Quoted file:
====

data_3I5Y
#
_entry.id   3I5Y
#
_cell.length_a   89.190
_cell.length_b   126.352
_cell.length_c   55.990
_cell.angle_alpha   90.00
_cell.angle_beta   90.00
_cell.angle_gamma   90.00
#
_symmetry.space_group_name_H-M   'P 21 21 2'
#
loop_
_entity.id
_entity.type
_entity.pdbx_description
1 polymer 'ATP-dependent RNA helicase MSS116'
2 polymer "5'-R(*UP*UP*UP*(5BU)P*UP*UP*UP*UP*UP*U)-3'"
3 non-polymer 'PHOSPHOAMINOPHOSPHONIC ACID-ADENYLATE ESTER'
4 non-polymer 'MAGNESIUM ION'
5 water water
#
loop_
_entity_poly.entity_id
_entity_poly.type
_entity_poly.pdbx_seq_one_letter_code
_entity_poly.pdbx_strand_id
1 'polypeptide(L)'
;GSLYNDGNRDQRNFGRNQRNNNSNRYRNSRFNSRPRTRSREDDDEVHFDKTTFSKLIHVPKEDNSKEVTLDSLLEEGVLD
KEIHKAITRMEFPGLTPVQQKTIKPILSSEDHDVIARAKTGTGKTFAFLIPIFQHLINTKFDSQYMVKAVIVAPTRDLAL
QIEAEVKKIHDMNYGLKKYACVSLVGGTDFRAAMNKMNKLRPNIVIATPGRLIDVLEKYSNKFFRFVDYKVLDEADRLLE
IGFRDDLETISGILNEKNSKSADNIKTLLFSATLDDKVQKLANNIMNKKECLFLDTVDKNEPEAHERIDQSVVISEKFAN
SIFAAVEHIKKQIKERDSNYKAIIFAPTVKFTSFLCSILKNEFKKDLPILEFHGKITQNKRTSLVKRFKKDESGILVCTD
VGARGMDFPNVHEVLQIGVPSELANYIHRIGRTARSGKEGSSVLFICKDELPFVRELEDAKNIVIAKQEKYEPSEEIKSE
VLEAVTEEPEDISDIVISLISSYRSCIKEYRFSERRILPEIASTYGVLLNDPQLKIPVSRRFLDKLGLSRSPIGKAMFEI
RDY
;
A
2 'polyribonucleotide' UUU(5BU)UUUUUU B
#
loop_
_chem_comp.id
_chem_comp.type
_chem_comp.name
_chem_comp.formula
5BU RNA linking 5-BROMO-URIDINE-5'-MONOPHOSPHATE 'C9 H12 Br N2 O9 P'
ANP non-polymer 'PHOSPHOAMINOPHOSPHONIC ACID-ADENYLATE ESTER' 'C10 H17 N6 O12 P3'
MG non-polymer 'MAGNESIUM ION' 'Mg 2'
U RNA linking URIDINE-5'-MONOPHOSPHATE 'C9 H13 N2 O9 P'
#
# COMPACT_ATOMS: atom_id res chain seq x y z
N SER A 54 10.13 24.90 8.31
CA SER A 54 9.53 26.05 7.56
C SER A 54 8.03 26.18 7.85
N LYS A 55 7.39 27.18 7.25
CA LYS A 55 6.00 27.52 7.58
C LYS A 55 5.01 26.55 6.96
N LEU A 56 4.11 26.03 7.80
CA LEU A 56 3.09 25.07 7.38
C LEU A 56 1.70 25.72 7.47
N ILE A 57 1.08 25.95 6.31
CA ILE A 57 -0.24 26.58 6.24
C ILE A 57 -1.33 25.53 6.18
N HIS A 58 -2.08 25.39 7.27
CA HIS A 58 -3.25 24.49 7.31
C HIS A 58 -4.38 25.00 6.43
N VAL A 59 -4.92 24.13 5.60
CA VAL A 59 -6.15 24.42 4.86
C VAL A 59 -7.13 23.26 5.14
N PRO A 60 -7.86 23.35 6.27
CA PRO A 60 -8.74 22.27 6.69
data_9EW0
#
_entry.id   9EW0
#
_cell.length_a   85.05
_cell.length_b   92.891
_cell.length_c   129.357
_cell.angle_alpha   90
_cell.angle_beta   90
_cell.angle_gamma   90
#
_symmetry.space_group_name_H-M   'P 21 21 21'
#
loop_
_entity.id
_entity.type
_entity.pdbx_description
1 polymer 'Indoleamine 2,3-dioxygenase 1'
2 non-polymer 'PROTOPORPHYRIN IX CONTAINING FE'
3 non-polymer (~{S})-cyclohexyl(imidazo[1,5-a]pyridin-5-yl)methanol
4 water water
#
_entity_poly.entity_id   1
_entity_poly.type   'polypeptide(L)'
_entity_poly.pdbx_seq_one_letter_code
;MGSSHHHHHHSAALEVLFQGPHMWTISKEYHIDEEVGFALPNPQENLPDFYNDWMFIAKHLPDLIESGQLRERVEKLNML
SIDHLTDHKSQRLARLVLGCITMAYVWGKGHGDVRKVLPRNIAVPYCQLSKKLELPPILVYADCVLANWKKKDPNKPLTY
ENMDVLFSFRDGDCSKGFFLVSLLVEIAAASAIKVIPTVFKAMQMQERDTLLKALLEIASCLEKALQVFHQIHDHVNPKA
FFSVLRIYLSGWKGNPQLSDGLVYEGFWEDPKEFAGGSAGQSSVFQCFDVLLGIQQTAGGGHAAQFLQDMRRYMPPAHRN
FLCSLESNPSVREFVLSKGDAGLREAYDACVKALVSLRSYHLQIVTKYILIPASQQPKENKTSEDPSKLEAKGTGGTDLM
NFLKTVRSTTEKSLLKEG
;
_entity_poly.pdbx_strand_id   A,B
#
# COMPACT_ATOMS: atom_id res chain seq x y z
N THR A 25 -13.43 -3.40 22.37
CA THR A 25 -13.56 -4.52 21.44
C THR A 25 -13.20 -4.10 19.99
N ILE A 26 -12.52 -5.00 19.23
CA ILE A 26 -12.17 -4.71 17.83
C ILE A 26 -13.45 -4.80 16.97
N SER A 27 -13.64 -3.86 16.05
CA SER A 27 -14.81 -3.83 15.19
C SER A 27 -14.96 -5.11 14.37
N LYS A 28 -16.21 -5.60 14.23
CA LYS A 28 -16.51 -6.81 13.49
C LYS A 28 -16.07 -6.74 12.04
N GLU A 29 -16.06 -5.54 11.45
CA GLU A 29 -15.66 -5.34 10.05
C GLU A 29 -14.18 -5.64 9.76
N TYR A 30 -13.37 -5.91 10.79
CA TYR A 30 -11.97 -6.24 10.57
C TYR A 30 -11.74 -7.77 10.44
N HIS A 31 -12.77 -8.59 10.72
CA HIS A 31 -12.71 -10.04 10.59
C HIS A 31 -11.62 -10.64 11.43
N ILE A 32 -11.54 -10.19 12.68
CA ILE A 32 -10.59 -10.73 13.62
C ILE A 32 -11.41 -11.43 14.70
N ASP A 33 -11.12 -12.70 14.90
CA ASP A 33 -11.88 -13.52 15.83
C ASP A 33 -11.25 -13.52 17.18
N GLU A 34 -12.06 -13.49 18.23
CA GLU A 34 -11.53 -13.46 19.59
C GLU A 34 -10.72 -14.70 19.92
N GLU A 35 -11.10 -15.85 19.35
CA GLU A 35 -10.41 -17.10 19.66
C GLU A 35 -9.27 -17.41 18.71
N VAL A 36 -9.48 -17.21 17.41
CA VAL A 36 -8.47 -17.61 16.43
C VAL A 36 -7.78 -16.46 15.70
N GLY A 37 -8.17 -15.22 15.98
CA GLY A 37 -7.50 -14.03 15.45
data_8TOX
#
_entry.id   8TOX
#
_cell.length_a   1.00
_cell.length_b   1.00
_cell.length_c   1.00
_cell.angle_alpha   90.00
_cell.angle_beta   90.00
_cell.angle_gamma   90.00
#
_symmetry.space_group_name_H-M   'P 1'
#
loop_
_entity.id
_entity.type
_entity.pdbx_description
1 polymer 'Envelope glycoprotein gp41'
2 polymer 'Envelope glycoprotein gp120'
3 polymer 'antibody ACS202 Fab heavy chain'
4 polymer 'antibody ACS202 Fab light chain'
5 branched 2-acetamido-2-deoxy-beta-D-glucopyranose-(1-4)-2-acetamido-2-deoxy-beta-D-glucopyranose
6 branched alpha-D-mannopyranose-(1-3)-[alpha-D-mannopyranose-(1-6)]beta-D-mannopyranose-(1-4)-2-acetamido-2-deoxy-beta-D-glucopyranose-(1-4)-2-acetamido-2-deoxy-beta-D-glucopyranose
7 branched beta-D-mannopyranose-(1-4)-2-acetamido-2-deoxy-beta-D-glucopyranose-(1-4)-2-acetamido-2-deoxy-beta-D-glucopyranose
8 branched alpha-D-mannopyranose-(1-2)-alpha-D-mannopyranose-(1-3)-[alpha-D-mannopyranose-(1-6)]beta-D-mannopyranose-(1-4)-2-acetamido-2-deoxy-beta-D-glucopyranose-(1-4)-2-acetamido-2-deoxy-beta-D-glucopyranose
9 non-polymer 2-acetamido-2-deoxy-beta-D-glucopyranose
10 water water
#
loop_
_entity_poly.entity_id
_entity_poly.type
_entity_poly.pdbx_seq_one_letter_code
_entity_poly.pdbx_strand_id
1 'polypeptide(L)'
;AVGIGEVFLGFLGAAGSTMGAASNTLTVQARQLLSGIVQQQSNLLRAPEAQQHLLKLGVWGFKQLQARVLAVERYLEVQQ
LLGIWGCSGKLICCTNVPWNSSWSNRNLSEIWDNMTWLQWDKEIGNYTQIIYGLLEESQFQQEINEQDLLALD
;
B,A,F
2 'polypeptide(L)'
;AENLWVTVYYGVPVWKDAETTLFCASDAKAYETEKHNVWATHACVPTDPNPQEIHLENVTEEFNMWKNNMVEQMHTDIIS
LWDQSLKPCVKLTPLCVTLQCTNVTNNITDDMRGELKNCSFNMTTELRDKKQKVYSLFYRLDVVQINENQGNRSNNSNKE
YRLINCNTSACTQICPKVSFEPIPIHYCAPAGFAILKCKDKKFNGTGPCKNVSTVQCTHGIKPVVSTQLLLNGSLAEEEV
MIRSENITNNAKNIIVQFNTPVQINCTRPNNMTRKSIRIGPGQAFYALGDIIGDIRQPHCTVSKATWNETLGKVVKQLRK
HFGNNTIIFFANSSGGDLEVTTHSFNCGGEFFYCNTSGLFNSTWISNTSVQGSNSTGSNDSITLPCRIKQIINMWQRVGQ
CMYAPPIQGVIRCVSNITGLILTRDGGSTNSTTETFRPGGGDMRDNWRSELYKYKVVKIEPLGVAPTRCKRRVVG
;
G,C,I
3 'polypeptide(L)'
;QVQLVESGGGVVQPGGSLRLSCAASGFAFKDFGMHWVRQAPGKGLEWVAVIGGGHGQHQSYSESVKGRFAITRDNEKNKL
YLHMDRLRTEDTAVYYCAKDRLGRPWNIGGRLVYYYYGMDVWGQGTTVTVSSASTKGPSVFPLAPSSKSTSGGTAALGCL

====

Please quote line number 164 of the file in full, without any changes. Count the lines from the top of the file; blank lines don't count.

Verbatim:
2 polymer 'Envelope glycoprotein gp120'